Medicare and Medicaid at 50
September 25, 2015
The federal Medicare and Medicaid programs turn 50 years old this year. They have become two of the largest health insurance plans in the country and account for an ever-increasing share of federal and state taxpayer dollars.
Today, almost 30 percent of Americans are enrolled in these two programs. In the state of Washington, some 1.13 million people are in Medicare and 1.8 million are in Medicaid. This means over 40 percent of the state's population has health insurance paid for by taxpayers.
If Medicare is to continue in its present form, one or more of the following three things must happen:
- Benefits will need to be decreased;
- Payroll taxes will need to be increased, or;
- Seniors will need to pay more out of pocket.
- A fourth option, of course, would be to use general taxes to cover more of Medicare deficits.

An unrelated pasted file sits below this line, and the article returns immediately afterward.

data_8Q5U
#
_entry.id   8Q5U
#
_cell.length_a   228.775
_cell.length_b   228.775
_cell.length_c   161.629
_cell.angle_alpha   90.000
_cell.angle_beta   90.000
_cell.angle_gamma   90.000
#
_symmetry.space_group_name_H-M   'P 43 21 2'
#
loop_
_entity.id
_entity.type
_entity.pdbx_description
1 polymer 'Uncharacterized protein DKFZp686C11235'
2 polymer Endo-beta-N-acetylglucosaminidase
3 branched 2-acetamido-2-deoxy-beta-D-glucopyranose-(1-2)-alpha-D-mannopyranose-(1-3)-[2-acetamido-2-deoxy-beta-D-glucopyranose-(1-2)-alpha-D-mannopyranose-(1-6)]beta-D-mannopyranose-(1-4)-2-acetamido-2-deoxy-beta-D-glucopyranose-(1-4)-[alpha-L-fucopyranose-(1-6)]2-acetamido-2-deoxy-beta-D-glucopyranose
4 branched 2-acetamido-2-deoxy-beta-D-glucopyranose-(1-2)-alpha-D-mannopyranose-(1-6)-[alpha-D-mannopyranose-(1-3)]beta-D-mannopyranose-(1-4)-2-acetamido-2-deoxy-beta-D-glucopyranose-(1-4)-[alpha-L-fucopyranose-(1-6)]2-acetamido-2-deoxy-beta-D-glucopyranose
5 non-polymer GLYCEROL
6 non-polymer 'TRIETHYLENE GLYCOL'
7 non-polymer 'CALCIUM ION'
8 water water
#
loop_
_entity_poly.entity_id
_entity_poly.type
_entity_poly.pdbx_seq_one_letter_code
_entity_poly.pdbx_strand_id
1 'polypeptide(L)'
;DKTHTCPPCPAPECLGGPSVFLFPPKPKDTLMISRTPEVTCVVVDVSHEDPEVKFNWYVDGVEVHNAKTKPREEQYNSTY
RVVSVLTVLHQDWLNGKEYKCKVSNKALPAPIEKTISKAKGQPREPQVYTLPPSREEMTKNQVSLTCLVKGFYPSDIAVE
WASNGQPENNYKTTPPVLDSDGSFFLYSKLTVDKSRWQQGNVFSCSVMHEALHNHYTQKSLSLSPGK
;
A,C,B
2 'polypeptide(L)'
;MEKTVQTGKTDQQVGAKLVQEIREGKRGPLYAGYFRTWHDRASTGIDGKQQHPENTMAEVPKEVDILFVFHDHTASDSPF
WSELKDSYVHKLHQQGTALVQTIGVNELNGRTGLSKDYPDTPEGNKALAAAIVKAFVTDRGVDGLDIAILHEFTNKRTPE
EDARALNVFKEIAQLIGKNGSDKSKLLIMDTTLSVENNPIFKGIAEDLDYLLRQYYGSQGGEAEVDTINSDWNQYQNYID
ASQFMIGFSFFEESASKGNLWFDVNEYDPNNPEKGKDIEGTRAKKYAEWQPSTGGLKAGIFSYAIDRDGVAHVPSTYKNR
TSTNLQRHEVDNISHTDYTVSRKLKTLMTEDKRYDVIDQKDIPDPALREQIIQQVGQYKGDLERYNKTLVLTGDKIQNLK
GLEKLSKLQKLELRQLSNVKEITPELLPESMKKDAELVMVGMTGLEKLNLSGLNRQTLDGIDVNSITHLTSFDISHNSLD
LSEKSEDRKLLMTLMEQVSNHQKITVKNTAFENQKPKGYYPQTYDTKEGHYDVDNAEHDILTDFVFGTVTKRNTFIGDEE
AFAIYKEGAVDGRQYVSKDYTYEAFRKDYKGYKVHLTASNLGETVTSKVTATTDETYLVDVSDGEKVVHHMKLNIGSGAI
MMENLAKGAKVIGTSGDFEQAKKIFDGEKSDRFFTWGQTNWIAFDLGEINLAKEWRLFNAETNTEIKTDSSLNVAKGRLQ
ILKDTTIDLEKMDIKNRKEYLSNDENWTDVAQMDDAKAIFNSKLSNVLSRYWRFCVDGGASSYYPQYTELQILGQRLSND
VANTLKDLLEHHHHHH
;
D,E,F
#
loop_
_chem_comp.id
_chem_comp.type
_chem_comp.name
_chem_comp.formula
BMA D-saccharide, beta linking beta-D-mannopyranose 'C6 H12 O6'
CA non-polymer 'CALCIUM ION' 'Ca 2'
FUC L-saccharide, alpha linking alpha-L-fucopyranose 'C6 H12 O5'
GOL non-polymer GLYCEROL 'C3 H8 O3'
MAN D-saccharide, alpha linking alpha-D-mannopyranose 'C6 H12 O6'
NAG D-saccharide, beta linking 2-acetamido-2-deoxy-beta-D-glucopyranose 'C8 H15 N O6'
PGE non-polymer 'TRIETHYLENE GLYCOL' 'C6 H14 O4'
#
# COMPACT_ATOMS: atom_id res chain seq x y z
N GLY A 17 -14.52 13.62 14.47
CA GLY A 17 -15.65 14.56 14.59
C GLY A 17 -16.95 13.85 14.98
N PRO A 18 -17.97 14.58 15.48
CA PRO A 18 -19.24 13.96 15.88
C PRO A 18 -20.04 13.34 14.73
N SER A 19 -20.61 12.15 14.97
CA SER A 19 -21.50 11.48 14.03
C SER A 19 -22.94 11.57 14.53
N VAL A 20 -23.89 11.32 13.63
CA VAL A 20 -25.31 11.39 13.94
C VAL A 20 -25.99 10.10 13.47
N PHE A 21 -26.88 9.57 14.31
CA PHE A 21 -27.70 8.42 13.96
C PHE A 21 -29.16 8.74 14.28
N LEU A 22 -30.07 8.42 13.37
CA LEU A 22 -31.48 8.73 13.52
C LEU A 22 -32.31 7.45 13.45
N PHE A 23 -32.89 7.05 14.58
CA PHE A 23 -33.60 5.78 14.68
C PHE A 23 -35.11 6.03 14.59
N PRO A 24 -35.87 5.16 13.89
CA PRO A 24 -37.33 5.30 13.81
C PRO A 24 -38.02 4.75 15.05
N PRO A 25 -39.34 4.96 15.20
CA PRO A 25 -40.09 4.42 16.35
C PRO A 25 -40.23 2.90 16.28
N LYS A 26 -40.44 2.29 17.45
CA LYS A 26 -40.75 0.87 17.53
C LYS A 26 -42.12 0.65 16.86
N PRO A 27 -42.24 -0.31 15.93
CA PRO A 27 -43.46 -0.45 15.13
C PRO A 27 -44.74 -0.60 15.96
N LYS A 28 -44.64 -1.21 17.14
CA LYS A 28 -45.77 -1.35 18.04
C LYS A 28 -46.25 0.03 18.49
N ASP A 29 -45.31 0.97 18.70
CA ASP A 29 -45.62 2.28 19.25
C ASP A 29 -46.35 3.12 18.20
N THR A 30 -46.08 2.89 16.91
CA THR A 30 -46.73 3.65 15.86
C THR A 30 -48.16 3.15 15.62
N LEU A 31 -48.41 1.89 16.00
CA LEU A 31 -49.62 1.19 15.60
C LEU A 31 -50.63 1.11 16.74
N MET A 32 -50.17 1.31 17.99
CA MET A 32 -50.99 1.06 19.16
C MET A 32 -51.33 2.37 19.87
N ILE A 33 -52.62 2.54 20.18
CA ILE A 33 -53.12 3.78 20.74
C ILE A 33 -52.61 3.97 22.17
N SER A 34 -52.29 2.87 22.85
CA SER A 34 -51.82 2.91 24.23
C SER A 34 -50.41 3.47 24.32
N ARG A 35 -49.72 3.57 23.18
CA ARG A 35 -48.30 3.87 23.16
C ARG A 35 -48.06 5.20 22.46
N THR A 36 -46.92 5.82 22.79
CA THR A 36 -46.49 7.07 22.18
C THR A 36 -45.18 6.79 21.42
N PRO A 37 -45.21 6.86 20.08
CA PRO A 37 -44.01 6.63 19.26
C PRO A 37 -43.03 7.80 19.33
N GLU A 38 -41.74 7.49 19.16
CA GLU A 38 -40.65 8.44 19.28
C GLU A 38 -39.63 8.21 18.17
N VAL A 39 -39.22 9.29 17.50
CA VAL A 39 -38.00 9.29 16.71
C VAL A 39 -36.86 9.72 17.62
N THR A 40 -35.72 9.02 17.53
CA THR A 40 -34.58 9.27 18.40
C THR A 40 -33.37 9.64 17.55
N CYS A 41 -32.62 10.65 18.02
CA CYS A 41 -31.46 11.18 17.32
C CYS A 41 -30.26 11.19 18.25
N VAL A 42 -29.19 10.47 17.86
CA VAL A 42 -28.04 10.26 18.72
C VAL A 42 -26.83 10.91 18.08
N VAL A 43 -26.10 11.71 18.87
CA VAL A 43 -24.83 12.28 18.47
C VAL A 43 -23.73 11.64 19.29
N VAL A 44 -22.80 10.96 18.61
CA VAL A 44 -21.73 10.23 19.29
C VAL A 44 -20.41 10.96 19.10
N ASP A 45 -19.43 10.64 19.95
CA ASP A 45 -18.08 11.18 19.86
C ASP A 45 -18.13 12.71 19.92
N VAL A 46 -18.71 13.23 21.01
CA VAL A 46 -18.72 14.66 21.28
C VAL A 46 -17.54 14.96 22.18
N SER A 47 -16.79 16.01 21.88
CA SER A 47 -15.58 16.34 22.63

The Medicaid entitlement has resulted in several harmful consequences. First, it discourages work and job improvement for low-paid employees, since with increasing income workers lose their Medicaid benefits. It also encourages low-wage paying employers to not offer health benefits. The real tragedy for people in Medicaid is the program provides no better medical outcomes than having no insurance.
More government intervention can control costs, but only by rationing health care services people may receive. To increase choice, maintain or improve quality and control costs, seniors and low-income patients must be allowed to control their own health care dollars and make their own health care decisions. This patient-centered approach is the only practical and moral way to make the Medicaid and Medicare programs financially viable over the long term.
Source: Roger Stark, MD, "Medicare and Medicaid at Fifty," Washington Policy Center, September 2015.
Browse more articles on Health Issues